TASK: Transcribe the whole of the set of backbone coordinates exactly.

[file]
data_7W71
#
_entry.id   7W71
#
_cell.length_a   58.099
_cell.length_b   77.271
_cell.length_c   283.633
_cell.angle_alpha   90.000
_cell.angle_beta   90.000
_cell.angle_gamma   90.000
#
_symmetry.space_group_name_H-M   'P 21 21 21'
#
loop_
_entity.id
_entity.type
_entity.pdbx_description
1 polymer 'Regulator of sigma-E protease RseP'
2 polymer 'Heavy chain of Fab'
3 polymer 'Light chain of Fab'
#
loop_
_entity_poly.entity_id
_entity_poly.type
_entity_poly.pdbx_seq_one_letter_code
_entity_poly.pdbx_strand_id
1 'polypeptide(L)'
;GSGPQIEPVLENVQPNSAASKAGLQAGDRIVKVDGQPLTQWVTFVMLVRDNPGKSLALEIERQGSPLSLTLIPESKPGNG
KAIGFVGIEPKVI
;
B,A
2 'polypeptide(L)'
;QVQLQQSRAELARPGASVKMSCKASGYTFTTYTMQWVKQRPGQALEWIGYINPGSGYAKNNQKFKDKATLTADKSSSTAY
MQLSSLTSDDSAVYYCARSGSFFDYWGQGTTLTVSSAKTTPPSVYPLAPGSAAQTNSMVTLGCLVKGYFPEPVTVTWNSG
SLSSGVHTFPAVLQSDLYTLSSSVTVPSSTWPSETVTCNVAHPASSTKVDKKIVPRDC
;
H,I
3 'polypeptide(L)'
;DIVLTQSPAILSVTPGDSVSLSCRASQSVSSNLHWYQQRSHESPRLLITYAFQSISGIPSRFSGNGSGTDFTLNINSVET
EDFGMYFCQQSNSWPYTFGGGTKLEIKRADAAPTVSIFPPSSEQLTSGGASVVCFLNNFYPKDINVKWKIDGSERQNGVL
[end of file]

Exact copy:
data_7W71
#
_entry.id   7W71
#
_cell.length_a   58.099
_cell.length_b   77.271
_cell.length_c   283.633
_cell.angle_alpha   90.000
_cell.angle_beta   90.000
_cell.angle_gamma   90.000
#
_symmetry.space_group_name_H-M   'P 21 21 21'
#
loop_
_entity.id
_entity.type
_entity.pdbx_description
1 polymer 'Regulator of sigma-E protease RseP'
2 polymer 'Heavy chain of Fab'
3 polymer 'Light chain of Fab'
#
loop_
_entity_poly.entity_id
_entity_poly.type
_entity_poly.pdbx_seq_one_letter_code
_entity_poly.pdbx_strand_id
1 'polypeptide(L)'
;GSGPQIEPVLENVQPNSAASKAGLQAGDRIVKVDGQPLTQWVTFVMLVRDNPGKSLALEIERQGSPLSLTLIPESKPGNG
KAIGFVGIEPKVI
;
B,A
2 'polypeptide(L)'
;QVQLQQSRAELARPGASVKMSCKASGYTFTTYTMQWVKQRPGQALEWIGYINPGSGYAKNNQKFKDKATLTADKSSSTAY
MQLSSLTSDDSAVYYCARSGSFFDYWGQGTTLTVSSAKTTPPSVYPLAPGSAAQTNSMVTLGCLVKGYFPEPVTVTWNSG
SLSSGVHTFPAVLQSDLYTLSSSVTVPSSTWPSETVTCNVAHPASSTKVDKKIVPRDC
;
H,I
3 'polypeptide(L)'
;DIVLTQSPAILSVTPGDSVSLSCRASQSVSSNLHWYQQRSHESPRLLITYAFQSISGIPSRFSGNGSGTDFTLNINSVET
EDFGMYFCQQSNSWPYTFGGGTKLEIKRADAAPTVSIFPPSSEQLTSGGASVVCFLNNFYPKDINVKWKIDGSERQNGVL